Saturday, November 26 marks the second annual national Small Business Saturday. Windsor's participating businesses are hoping that after people have done their Black Friday shopping, they will turn their eyes towards small, unique businesses right in their home towns.
Small businesses in Windsor are facing the same challenges as businesses all over America. With "big-box" stores dropping prices so low small shops cannot compete, main street has to fight hard to maintain a clientele of faithful customers.
This year over 40 Windsor businesses have decided to participate in this program, but the rewards will remain dubious until businesses close their doors on Saturday and count up their cash drawers.
Small Business Saturday, sponsored by American Express (AmEx), offers small businesses a way to market themselves for free via the Small Business Saturday Facebook page and free marketing materials which they provide.
"I feel it like it has a good potential to bring in new customers," said Daniel Blajda, a licensed massage therapist at Therapeutic Solutions on Poquonock Avenue.
His business is offering a special deal: "If you come in on Small Business Saturday and buy a gift certificate for $50 or more we’re taking $10 off," he said. "We have been pretty satisfied with what they offered us," he said.
Snelgrove's Flowers, Chocolates and Gifts is also participating in the program. "We hope that people will start picking small business rather than large stores," said owner Timothy Snelgrove. His business participates in many programs like this one to attempt to get the word out about his business, which has been recently renovated. Snelgrove sees the value in programs like Small Business Saturday that pull potential clients in the door and successfully promotes businesses through social media like Facebook. They are also offering a discount on Saturday: if you spend 50$ you get a $10 gift certificate.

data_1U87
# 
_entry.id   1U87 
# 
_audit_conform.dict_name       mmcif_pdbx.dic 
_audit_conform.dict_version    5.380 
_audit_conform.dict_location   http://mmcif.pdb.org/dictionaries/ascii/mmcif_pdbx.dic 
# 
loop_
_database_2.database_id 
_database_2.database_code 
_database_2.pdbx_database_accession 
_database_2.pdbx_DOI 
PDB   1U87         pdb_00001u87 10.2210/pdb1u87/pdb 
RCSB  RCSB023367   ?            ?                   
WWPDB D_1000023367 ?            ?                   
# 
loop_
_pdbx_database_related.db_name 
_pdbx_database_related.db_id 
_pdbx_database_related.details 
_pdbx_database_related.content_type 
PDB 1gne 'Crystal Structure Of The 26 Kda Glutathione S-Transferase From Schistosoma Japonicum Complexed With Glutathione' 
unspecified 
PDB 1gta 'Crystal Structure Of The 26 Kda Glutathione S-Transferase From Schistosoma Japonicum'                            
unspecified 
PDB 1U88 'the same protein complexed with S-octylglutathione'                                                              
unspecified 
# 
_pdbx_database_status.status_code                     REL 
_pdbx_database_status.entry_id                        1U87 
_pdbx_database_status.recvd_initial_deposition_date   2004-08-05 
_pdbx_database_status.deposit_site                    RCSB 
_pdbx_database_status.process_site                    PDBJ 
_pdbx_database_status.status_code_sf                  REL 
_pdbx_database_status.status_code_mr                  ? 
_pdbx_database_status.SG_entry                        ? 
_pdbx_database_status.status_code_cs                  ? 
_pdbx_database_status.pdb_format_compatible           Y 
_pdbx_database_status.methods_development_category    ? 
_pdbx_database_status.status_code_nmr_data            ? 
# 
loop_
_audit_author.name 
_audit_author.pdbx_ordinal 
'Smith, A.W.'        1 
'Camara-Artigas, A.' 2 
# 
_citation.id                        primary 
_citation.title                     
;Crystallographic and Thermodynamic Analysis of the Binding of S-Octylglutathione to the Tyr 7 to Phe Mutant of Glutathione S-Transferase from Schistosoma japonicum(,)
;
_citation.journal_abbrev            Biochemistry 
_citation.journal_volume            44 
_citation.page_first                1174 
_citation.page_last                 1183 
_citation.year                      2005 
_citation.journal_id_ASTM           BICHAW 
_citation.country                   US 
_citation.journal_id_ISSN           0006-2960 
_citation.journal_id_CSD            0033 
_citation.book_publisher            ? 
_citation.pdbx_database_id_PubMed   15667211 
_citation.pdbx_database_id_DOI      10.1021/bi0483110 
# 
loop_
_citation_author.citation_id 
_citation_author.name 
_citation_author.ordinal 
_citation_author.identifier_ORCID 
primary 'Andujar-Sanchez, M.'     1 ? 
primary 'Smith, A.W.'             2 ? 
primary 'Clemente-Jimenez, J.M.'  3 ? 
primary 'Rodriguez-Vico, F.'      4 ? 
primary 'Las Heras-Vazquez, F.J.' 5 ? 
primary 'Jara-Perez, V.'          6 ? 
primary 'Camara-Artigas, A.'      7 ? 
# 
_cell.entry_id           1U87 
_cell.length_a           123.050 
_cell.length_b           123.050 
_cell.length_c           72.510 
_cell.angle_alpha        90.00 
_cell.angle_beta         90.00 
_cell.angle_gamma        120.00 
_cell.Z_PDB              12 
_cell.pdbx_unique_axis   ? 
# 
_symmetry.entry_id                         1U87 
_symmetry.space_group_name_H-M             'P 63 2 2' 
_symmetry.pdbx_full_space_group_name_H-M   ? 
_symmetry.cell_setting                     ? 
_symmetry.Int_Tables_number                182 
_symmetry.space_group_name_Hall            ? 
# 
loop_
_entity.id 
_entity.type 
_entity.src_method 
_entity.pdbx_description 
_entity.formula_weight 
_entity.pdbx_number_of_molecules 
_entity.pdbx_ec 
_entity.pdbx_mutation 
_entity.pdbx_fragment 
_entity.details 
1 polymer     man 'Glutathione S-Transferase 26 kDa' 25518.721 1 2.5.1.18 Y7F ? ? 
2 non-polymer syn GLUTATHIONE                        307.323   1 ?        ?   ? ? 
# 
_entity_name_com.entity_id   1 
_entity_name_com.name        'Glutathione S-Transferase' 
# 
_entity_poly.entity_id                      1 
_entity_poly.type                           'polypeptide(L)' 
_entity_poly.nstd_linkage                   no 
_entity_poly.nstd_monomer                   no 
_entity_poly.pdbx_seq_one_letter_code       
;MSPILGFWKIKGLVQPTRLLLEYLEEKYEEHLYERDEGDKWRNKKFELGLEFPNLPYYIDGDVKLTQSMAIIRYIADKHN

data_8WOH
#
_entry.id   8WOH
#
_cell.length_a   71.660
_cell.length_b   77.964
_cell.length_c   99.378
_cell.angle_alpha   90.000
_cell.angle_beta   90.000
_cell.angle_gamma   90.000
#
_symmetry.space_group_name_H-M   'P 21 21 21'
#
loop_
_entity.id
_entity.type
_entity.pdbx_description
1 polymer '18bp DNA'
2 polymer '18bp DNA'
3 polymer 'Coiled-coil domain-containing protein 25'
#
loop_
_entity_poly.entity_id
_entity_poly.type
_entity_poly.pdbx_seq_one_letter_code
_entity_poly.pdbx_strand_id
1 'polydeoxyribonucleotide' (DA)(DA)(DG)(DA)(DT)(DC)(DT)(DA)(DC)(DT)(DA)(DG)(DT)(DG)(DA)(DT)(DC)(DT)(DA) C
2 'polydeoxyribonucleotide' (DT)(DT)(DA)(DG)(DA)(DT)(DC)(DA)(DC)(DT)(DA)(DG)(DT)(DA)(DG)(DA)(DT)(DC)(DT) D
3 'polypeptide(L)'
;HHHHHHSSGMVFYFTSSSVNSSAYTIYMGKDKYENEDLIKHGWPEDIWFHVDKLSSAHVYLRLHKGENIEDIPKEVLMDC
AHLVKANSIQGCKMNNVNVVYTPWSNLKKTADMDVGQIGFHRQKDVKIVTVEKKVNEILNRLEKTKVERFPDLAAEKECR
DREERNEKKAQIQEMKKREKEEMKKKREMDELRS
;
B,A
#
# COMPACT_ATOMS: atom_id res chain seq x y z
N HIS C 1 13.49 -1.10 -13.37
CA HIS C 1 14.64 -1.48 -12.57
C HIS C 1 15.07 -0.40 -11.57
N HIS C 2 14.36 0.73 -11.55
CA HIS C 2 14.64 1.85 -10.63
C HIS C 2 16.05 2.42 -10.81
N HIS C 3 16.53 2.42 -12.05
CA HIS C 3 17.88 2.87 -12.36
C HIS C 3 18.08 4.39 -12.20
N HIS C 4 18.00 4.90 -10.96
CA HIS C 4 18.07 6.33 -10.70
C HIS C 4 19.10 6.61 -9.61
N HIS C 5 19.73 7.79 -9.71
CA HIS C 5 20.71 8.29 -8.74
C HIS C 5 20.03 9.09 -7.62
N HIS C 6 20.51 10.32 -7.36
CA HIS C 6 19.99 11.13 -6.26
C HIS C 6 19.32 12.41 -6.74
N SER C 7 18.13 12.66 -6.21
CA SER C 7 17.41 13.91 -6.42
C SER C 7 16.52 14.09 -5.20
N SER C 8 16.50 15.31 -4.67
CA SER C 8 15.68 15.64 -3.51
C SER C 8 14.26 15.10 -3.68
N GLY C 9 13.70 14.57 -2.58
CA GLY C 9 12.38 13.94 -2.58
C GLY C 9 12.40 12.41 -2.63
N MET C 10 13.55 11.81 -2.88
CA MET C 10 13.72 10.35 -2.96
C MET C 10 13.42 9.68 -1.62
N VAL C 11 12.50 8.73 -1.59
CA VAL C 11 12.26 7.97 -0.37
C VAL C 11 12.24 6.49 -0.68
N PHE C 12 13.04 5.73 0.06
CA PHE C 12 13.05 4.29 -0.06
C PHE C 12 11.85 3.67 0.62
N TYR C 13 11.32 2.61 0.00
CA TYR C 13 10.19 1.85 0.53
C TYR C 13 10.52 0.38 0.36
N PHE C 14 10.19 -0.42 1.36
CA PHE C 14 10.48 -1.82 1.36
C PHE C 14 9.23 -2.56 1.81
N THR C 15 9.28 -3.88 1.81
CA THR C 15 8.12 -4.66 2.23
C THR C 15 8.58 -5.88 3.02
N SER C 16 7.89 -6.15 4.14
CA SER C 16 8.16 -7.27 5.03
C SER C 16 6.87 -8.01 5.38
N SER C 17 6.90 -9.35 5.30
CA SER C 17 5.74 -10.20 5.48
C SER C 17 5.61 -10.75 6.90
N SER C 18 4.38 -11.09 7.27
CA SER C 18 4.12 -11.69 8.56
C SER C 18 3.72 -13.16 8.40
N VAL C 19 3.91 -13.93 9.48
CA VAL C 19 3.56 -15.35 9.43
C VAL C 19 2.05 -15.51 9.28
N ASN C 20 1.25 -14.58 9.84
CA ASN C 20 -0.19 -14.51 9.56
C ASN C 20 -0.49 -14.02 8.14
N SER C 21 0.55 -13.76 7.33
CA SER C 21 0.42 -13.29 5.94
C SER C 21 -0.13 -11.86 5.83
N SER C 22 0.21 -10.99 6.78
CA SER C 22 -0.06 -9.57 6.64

But other local businesses are uncertain about the value of such a program.
"Windsor is a small town," said the owner of Union Street Tavern, Kevin Farley. "Every individual business is different. What works for one business, may not work for another."
Farley's participation with business-centered programs, especially coupon programs, has not historically been a lucrative proposition for him, even costing him thousands of dollars in lost sales.
Farley prefers to keep offering the same successful product he has since he opened: good food at good prices.
"We have a good thing going here. Every nickel and dime counts," said Farley. He is sticking with what works. "I can't raise my prices like a gas station."
Despite their participation, Snelgrove and Blajda have what they feel are constructive criticisms for the AmEx program, such as more transparency in where their advertising is displayed and more Small Business Saturday marketing in general.
Businesses have also been left wondering what's in it for the American Express Corporation and if the marketing will appeal to shoppers emotions to support their neighbors' businesses.
"[This program] gives [shoppers] a positive outlook on American Express," said Blajda. "It is making people realize that not all big businesses are the same."
American Express donated 5,000 free SBS Facebook ads to small businesses, in addition to free posters and advertising as well as a platform to market their products.
But in the end, Small Business Saturday will only be a success for these niche businesses if shoppers give in to American Express's emotional appeal to walk into Main Street shops and lay their money down on the counter.